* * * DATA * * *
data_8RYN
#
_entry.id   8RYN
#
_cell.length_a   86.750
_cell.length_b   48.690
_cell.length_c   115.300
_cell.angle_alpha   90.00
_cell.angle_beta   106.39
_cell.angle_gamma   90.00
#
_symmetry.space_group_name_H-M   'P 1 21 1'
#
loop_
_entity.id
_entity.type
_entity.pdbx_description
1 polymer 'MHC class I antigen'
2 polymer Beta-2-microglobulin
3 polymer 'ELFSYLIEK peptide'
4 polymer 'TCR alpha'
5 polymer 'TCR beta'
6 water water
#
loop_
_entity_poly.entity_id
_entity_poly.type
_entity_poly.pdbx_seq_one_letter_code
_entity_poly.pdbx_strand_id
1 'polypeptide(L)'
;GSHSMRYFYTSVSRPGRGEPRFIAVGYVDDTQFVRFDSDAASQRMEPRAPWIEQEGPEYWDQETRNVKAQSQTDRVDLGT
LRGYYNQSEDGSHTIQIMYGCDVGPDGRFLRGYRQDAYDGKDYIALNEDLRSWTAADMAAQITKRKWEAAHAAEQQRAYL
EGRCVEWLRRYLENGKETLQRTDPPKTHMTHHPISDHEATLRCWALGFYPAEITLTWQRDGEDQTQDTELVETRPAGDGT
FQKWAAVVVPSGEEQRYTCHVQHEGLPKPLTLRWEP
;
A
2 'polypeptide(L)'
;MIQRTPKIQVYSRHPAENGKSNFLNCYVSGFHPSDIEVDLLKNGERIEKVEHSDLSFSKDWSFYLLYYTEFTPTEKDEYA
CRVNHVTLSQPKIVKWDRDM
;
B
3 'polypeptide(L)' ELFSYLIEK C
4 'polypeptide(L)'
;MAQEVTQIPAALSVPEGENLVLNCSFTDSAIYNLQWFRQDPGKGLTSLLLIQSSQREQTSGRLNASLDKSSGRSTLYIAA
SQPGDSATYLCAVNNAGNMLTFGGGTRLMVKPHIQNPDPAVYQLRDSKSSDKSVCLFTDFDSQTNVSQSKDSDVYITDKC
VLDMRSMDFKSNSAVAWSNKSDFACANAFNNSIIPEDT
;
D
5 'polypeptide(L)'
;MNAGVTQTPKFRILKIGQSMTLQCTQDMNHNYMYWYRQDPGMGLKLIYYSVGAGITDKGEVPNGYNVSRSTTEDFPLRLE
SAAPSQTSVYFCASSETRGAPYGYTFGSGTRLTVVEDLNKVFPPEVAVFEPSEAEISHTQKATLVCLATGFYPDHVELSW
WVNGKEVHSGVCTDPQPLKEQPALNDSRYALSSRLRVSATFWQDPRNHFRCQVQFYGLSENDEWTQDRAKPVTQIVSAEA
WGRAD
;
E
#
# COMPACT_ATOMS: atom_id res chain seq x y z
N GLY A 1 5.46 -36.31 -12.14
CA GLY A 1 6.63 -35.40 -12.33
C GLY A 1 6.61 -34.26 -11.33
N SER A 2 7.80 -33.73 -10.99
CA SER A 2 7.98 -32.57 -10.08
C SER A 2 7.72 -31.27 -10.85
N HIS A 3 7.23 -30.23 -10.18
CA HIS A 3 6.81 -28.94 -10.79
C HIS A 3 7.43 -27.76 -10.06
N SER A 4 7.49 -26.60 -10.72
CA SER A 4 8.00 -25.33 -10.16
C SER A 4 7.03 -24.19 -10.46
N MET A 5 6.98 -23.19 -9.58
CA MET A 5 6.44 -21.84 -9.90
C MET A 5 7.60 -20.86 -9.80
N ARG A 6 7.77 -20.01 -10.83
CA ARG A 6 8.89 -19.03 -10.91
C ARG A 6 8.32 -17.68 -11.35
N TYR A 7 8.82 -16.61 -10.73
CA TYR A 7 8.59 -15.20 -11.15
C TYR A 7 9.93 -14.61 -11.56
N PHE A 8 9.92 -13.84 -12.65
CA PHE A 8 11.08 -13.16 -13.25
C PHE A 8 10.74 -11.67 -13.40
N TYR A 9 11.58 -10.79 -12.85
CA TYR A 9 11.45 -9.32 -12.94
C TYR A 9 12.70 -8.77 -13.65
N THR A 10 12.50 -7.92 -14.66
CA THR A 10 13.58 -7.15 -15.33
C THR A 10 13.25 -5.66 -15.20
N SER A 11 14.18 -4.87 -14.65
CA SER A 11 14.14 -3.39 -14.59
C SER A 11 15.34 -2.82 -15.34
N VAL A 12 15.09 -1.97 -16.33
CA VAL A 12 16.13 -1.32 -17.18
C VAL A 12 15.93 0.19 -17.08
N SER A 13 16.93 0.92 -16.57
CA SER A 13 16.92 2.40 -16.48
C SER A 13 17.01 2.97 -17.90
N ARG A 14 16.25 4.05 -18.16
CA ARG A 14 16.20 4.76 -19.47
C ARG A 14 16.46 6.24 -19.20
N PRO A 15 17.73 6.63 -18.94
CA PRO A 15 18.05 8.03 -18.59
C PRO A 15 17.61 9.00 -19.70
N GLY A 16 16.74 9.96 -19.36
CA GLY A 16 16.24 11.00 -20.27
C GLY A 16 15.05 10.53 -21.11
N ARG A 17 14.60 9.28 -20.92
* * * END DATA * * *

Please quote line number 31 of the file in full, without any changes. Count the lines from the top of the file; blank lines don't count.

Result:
;GSHSMRYFYTSVSRPGRGEPRFIAVGYVDDTQFVRFDSDAASQRMEPRAPWIEQEGPEYWDQETRNVKAQSQTDRVDLGT